‘Honoured that you are writing my father’s biography’ the late Tony Benn, ‘...wonderfully written’ Hilary Benn

‘Sparkles with fascinating detail…a remarkable story of Liberal and Labour politics in the first half of the twentieth century.’ Michael Crick, Political Correspondent, Channel 4 News

‘Casts much light both on the evolution of British radicalism, and on the legacy which he bequeathed to his son, Tony. Professor Vernon Bogdanor, King's College, London

‘Brilliant biography…wonderful reading about the father and...discovering more about the son.’ Steve Richards of The Independent

‘Well-written and carefully researched, this fascinating biography brings to life a major figure in British political history…an excellent job of weaving together the strands of a complex life…as well as filling in the background of the Benn family’ Richard Doherty, military historian

Saturday, 9 March 2013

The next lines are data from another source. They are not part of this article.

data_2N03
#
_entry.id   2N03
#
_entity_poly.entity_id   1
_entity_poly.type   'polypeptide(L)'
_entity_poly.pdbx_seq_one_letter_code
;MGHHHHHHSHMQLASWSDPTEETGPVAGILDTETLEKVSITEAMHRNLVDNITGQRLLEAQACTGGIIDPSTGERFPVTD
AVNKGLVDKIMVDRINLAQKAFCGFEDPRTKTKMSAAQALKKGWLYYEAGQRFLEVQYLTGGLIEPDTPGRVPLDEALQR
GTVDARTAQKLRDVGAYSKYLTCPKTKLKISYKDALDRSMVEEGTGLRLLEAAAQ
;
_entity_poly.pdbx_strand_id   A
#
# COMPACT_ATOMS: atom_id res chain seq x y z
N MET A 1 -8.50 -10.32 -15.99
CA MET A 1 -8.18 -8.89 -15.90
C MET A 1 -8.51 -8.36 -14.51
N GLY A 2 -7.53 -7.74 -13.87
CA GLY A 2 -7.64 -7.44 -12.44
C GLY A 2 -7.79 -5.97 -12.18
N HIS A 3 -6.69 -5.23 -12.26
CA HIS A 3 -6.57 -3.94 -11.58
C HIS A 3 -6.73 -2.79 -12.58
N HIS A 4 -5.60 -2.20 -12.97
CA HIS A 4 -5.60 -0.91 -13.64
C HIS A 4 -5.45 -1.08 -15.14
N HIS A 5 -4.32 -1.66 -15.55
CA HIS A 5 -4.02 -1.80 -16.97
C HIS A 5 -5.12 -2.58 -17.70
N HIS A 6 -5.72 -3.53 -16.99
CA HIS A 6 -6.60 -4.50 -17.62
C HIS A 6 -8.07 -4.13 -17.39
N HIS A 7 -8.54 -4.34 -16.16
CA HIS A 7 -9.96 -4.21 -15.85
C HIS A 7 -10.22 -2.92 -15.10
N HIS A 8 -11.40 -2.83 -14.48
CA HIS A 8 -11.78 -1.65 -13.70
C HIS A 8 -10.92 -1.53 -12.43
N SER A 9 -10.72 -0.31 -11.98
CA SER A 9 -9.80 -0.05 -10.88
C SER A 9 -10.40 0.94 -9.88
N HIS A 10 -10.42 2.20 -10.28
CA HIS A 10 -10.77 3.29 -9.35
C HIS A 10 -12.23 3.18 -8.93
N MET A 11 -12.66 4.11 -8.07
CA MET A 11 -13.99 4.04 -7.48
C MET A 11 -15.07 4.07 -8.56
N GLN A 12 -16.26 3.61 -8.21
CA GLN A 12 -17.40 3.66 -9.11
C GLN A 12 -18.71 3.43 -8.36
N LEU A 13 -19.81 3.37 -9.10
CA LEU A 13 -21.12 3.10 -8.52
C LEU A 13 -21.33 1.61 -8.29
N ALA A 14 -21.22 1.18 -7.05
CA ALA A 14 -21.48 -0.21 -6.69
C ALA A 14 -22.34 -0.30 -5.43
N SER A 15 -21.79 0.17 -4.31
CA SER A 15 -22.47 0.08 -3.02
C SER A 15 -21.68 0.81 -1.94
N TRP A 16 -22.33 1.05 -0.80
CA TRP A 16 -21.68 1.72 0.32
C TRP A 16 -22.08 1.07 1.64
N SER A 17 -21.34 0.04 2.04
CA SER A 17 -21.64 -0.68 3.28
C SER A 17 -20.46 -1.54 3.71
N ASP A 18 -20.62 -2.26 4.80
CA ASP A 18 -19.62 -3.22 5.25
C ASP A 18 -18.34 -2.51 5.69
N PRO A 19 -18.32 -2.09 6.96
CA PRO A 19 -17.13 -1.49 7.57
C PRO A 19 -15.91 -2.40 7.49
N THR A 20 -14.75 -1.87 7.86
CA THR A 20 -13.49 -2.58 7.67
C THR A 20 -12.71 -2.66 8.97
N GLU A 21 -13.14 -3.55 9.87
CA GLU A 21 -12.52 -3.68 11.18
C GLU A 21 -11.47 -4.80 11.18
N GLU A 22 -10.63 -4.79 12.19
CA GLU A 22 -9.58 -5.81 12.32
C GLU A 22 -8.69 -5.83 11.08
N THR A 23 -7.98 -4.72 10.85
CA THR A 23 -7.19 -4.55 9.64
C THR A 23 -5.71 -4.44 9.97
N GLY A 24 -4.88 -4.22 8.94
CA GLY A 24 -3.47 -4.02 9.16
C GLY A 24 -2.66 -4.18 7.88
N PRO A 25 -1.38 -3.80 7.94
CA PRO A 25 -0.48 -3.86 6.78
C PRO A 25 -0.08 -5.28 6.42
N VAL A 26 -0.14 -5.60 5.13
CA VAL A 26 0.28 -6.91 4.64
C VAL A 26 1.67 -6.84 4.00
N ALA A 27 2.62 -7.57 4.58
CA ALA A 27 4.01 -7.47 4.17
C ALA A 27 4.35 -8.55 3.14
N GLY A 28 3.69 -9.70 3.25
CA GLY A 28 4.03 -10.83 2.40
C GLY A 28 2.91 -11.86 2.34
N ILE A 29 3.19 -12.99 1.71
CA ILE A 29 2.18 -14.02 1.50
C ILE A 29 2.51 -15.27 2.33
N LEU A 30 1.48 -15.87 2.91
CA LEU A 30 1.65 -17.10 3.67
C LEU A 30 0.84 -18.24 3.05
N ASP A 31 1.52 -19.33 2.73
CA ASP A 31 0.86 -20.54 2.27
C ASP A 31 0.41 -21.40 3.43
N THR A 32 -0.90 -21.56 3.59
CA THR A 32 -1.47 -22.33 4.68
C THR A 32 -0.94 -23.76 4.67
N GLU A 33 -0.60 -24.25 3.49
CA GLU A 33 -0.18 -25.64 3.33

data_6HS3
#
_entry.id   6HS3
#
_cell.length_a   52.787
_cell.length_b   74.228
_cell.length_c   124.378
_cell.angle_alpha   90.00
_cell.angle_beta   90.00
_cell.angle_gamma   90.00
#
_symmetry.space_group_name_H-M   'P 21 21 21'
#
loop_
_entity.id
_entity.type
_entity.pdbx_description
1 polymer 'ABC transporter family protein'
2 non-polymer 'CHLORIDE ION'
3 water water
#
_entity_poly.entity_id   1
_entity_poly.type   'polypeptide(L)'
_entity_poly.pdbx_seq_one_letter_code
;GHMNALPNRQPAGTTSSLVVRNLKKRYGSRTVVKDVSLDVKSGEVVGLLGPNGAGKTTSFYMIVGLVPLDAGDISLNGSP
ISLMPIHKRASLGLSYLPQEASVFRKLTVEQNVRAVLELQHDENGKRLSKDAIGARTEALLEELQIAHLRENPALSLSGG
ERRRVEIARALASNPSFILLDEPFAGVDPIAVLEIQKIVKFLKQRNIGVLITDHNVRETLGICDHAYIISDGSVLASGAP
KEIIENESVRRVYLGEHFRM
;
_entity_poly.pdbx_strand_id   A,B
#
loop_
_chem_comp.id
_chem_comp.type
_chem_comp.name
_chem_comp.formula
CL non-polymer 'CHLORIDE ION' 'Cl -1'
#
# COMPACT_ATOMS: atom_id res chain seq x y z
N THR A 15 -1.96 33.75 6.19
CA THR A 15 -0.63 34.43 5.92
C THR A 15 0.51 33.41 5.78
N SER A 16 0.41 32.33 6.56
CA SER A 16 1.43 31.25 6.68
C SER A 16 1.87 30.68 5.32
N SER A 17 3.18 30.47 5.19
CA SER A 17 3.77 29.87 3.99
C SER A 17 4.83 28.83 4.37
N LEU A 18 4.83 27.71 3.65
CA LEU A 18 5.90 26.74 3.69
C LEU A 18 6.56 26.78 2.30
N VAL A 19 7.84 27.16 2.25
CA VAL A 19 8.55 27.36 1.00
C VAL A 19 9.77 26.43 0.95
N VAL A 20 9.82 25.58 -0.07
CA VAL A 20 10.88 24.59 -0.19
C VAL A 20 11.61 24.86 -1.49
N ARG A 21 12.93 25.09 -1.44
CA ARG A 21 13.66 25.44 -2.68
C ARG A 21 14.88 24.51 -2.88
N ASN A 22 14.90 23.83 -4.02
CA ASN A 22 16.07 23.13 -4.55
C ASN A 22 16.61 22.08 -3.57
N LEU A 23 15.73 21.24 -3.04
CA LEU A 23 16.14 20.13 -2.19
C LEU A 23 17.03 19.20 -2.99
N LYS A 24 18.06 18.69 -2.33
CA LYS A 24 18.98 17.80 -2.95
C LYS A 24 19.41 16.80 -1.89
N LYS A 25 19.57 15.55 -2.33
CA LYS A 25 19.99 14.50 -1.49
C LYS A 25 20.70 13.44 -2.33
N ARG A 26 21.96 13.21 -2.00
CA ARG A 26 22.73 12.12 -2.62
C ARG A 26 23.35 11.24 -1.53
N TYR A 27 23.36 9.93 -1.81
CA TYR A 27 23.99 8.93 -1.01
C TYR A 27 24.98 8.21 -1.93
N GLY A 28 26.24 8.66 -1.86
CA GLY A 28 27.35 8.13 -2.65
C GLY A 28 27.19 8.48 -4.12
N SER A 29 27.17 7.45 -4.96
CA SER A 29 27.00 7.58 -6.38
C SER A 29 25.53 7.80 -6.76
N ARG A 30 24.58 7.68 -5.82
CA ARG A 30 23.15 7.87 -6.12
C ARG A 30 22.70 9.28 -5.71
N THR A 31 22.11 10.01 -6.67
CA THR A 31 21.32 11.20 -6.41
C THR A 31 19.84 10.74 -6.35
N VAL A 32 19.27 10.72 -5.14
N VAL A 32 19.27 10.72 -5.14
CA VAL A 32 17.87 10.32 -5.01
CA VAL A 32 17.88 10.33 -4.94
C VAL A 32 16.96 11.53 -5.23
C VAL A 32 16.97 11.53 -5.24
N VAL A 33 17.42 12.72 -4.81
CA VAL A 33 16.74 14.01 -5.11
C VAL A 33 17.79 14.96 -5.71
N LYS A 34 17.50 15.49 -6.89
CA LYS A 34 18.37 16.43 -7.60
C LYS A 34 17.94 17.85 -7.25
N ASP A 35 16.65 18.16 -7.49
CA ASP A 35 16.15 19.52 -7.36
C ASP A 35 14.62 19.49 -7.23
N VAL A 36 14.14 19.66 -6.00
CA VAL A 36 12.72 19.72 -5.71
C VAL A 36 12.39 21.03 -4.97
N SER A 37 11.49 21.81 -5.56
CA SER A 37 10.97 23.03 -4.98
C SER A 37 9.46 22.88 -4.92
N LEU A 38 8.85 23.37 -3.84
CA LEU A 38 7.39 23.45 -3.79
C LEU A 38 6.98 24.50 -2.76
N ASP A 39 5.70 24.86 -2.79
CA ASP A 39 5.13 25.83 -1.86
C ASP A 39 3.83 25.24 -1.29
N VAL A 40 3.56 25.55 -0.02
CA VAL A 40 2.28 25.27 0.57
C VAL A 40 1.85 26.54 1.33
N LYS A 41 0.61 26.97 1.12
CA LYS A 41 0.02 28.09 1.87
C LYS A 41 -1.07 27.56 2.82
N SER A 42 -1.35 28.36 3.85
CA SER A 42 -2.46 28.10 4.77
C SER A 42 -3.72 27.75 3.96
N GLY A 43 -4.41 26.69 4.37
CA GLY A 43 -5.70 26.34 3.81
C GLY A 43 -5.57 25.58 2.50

LibDems refuse to die - again

Only months ago some serious commentators were suggesting that the LibDems were going to be annihilated at the next election. Today in his conference speech Paddy Ashdown referred to a Conservative who had noticed that the party had ‘refused to die’.

This comment about refusing to die was made by the Liberal Party leader, Clement Davies, when the party was at its lowest ebb with only 2.5% of the vote and six seats after the 1951 election. The party was also generally ignored by the press. Commentators then just talked of the two parties – Labour and Conservative – which between them attracted 96.8% of the votes and held all but 9 of the seats in the Commons.

The party refused to die in the 1950s, when it was a pale and anaemic shadow of its former self. By comparison today it is in rude health. Clement Davies would have dearly loved to be in Nick Clegg’s position with 57 MPs, a recent by-election victory and five cabinet ministers. He might even have welcomed the press attention!

Clement Davies is not widely remembered, but his comments of sixty years ago are still being echoed today.

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